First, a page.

Response of the zoophytophagous predators Macrolophus pygmaeus and Nesidiocoris tenuis to volatiles of uninfested plants and to plants infested by prey or conspecifics
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Knowledge about the orientation mechanisms used by two important predaceous mirids (Macrolophus pygmaeus Rambour and Nesidiocoris tenuis (Reuter)) in finding their prey (whitefly Bemisia tabaci (Gennadius) and the tomato borer Tuta absoluta (Meyrick)) is limited. In a Y-tube olfactometer, we tested the behavioral responses of naïve and experienced predators to uninfested plants, herbivore-induced plant volatiles (HIPVs) from plants infested with T. absoluta and/or B. tabaci, the sex pheromone of T. absoluta, and volatiles produced by plants injured by the predators. Nesidiocoris tenuis responds to volatiles produced by uninfested plants only after experience with the plant, whereas naïve and experienced M. pygmaeus show positive chemotaxis. Both predators are attracted to volatiles from prey-infested plants, and we provide the first evidence that experience affects this response in M. pygmaeus. Infestation of the same plant by both prey species elicited similar responses by the two predators as plants infested by either herbivore singly. Neither predator responded to sex pheromones of T. absoluta. Macrolophus pygmaeus avoided plants injured by conspecifics, while N. tenuis females were attracted by such plants. The implications of these results for augmentative biological control are discussed.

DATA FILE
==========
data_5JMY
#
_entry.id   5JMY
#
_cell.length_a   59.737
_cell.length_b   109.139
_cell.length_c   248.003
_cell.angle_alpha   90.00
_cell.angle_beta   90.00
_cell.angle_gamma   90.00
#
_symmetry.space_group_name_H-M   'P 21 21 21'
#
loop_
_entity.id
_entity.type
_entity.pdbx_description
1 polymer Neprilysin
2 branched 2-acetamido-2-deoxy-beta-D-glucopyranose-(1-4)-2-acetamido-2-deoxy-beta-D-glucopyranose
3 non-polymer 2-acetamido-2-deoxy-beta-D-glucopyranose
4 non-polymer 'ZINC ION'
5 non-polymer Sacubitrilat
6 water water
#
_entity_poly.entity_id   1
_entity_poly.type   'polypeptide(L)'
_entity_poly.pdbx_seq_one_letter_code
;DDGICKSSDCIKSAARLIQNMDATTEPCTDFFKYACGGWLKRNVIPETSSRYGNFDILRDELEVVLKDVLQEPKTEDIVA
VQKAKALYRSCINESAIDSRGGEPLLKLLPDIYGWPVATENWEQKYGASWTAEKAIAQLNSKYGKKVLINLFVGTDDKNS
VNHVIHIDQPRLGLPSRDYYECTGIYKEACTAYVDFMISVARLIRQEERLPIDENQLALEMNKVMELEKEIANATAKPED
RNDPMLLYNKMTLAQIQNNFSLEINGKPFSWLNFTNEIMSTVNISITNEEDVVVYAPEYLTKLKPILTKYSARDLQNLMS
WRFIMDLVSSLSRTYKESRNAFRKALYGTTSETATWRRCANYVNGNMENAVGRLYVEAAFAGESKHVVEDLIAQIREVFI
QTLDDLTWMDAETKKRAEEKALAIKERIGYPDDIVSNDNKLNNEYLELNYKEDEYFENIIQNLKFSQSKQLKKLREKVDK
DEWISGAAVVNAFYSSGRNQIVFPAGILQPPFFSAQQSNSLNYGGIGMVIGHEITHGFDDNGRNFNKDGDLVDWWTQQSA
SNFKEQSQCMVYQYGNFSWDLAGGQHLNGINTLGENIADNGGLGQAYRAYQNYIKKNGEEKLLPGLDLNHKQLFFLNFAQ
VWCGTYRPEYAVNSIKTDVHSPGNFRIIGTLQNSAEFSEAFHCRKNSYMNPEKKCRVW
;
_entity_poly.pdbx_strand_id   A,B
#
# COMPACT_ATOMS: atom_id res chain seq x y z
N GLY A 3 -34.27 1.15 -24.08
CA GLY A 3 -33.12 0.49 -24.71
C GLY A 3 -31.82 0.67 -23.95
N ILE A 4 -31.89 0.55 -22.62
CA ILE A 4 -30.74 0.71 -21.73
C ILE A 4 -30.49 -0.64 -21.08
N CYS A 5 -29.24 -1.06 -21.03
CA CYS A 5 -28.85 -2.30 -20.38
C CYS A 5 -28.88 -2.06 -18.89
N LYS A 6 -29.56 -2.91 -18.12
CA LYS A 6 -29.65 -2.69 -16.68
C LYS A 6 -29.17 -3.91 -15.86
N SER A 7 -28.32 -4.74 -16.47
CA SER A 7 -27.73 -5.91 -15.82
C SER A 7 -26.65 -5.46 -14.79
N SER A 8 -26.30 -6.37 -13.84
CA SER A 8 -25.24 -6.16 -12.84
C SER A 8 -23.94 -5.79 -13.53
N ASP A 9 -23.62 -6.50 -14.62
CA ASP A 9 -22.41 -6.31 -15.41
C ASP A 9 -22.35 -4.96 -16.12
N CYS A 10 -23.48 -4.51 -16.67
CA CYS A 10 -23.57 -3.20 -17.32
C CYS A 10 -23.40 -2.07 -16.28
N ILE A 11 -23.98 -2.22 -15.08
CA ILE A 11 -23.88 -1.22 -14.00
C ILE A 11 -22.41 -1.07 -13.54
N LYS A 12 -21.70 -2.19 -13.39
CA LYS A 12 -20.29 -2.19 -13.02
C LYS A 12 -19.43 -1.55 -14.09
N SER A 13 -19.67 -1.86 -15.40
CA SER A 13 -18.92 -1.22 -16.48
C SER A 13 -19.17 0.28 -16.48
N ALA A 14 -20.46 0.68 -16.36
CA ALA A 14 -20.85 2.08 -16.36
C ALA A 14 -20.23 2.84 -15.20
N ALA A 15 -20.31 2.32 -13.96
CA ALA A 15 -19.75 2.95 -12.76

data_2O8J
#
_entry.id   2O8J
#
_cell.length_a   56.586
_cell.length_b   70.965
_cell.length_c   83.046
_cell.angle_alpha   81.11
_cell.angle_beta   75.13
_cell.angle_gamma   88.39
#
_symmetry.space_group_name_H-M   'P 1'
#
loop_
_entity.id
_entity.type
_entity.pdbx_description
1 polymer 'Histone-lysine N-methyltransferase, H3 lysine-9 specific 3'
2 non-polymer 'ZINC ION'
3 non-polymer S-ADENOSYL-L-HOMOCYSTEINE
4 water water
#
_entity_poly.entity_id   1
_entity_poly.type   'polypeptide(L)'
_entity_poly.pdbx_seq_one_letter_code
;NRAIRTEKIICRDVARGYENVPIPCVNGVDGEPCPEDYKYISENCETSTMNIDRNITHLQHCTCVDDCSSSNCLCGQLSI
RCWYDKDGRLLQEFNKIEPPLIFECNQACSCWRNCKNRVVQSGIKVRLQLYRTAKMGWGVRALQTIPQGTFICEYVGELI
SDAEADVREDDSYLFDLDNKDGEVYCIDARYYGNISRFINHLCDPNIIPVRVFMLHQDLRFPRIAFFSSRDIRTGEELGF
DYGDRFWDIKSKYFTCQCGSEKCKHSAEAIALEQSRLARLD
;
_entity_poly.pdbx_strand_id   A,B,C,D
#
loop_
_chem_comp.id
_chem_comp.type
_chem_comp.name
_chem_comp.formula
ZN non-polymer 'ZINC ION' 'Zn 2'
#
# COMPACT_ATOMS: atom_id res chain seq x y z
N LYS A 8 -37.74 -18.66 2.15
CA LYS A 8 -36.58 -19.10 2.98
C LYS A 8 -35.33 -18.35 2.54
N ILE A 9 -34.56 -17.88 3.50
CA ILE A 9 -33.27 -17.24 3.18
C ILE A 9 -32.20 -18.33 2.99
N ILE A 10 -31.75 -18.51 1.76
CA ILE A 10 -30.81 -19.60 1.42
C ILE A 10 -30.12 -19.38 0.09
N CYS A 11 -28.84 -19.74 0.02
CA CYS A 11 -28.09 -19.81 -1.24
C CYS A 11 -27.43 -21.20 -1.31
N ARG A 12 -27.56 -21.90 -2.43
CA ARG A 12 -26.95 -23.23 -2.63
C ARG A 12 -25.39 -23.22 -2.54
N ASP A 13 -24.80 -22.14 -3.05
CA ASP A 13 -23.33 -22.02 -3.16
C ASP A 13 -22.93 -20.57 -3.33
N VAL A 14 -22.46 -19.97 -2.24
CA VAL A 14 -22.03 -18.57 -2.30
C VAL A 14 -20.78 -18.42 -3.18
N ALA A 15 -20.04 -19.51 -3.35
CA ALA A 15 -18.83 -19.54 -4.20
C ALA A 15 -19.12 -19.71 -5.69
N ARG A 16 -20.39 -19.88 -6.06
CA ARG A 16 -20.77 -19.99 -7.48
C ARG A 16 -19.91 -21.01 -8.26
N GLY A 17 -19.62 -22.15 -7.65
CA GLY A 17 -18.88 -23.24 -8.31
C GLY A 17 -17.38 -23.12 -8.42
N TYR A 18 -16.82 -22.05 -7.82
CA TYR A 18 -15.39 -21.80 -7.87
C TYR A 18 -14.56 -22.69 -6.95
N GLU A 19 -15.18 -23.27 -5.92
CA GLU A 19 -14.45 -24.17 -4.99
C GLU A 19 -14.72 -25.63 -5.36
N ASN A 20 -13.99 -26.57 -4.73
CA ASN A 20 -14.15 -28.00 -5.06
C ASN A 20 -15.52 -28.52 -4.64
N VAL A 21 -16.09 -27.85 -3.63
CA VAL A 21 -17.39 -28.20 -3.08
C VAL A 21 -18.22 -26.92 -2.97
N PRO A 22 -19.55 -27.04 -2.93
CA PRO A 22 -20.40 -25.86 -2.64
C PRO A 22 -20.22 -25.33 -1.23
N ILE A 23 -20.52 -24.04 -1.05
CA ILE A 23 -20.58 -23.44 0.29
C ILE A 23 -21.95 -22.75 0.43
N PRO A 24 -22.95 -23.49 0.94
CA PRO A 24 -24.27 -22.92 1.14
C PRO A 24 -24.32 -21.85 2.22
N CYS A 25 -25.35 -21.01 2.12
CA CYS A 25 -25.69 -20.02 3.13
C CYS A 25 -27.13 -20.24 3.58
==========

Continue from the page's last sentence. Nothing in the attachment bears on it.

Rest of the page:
KeywordsDyciphini Olfactometer bioassay Herbivore-induced plant volatiles Bemisia tabaci Tuta absoluta
We thank Dr. Russell Messing and the two reviewers for helping us to improve the manuscript, the Coordination for the Improvement of Higher Education Personnel (CAPES, Brazil) for a research grant to Lins Jr within the CAPES/Nuffic Programme Project 044/12, the Foundation for Support of Research of the State of Minas Gerais (FAPEMIG) and the Laboratory of Entomology of Wageningen University for financial support of the project.
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